Tests have been used for centuries to find out how much we know or to learn more about one thing or another. Social testing achieves both and can help drive better ROI for brands. But this also flies in the face of those who argue that they’ve always done something that way, kind of a variation of the “If it ain’t broke, don’t fix it” saying. Marketers, on the other hand, know the value of making data-driven decisions, and social media testing is the roadway to that.
There are some key things marketers need to know before embarking on social media testing. As obvious as it seems, the first is understanding the goals of the company. The second is knowing the goals for each platform being tested and an understanding of the audiences for each channel. Next is the latest review of current performance and, finally, a list of ideas to be tested that could include hunches and other theories. There are three types of social media tests.
A/B testing is a reliable way to obtain results as well as being the easiest. What’s important in running A/B tests is remembering not to change too many variables at once. Single variables like comparing results for time of day or link versus video deliver clear results. Testing long versus short captions, illustration versus photo, and statement versus caption also provide useful outcomes.
While similar to A/B tests, split tests are broader and more general than A/B tests. Split tests are often used to test big changes like which website page is more appealing and retains visitor interest. Often used on landing pages, split tests can help determine the popularity of different headlines or images and whether there’s a need to change one or the other.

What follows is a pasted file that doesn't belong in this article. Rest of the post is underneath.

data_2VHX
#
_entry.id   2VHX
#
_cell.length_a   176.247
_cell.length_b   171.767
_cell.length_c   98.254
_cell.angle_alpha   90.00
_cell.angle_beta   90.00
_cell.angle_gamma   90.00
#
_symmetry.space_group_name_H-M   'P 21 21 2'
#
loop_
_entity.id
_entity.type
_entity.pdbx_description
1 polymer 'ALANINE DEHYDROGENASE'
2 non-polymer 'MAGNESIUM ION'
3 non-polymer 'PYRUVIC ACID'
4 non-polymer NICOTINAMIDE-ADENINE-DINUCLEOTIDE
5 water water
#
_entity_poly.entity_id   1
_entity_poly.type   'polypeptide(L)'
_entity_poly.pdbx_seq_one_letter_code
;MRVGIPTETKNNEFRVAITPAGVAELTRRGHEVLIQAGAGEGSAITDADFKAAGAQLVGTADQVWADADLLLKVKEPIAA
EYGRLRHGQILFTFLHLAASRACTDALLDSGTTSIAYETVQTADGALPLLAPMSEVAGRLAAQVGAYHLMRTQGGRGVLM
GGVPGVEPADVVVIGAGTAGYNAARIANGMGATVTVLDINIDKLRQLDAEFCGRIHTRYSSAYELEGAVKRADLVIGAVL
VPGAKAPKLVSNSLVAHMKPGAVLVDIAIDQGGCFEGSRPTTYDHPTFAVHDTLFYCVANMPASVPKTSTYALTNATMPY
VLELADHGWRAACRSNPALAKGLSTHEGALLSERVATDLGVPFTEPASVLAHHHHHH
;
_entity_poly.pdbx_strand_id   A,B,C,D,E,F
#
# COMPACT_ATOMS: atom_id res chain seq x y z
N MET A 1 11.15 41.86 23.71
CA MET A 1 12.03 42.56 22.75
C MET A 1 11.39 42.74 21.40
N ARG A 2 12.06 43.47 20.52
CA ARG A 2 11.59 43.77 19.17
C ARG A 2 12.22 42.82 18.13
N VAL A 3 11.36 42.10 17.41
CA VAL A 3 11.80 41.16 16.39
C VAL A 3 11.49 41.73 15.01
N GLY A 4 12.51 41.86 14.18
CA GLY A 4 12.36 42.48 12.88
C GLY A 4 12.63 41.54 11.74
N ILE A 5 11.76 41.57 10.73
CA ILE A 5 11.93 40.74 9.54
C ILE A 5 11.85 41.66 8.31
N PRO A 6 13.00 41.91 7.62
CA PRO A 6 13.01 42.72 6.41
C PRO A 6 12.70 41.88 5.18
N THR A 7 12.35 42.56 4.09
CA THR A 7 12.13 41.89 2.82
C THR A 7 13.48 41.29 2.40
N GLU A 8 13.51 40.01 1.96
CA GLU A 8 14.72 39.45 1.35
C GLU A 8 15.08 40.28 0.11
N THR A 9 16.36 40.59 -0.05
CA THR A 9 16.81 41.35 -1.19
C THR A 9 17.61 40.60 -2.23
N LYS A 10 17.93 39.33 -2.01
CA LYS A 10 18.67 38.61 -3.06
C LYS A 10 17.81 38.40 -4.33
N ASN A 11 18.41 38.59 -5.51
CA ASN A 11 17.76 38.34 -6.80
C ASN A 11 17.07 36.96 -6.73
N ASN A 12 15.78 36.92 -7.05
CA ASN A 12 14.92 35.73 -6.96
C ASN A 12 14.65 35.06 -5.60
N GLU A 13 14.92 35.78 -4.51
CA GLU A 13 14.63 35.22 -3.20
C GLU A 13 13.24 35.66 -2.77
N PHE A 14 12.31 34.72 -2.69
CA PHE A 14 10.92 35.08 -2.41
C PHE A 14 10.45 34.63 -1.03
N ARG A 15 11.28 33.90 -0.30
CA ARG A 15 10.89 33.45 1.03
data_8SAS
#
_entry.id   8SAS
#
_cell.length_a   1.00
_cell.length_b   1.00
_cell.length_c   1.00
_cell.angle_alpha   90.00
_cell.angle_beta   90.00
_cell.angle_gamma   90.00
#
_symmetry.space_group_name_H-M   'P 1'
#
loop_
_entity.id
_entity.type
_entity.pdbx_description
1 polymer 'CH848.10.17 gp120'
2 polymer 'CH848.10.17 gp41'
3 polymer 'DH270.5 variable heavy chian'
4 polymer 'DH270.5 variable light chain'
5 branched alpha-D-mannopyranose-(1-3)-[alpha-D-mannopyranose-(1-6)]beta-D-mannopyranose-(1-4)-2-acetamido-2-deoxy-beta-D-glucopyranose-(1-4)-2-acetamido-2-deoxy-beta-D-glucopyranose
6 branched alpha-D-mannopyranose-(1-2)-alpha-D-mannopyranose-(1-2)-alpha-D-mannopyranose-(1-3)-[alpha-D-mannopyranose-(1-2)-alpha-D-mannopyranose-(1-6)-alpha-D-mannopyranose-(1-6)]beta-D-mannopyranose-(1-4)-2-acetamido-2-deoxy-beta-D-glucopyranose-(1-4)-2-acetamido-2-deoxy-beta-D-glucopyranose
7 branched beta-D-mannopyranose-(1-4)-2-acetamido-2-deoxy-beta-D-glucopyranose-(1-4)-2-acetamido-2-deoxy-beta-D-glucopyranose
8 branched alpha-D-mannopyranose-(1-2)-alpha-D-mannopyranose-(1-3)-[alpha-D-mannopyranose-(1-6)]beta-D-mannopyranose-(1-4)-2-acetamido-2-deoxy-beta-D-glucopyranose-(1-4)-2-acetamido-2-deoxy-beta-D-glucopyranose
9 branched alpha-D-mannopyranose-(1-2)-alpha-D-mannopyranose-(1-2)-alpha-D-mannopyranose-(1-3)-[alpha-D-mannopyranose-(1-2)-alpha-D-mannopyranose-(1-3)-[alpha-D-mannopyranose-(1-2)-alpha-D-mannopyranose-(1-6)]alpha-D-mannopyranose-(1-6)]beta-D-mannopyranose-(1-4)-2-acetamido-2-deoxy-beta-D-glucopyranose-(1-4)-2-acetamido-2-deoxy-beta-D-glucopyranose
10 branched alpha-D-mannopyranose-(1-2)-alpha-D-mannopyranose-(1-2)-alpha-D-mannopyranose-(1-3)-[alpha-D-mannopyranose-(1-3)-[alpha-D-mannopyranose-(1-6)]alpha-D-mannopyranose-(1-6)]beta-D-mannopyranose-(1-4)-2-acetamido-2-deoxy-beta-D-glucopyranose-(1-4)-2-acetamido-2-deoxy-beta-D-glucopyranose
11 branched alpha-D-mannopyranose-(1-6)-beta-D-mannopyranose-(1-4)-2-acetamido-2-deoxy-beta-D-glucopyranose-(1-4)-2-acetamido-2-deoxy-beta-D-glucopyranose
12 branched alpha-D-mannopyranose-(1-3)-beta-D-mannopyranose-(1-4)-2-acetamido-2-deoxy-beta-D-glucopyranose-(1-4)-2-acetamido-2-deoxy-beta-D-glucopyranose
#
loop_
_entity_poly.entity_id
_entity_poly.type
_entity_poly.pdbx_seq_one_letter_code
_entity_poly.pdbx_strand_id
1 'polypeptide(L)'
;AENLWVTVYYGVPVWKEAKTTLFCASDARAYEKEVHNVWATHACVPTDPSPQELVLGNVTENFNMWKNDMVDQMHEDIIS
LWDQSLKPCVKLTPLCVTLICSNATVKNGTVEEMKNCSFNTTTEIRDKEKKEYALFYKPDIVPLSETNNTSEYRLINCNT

As the name suggests, multivariable testing involves testing several variables at the same time. Not only is this trickier and more difficult, but multivariable media testing requires a larger audience. As such, it should be run on a site that has high volume so that results may be obtained and compared within a relatively short time. The option is to run it on one or more of the brand’s more heavily trafficked social media platforms.
Some examples of multivariable testing include different content types with different accompanying captions or the same content types but different audiences to see where the best responses come from. Or it might match up short animated videos against longer live-action videos. An interesting multivariable test would compare the appeal of a variety of call-to-action buttons with different featured images.
Determine the following things: the objective of the testing, which test will be used, the intended audience, other qualifications, if any, of the target audience, and the test duration. Map out a plan to maximize response rates. Such a plan could include sending out reminders and offering incentives to complete and return the survey by a specified deadline.
Once the plan is rolled out and the results received and analyzed, implement any improvements but continue monitoring to see if the changes did indeed improve click-through rates and ROI.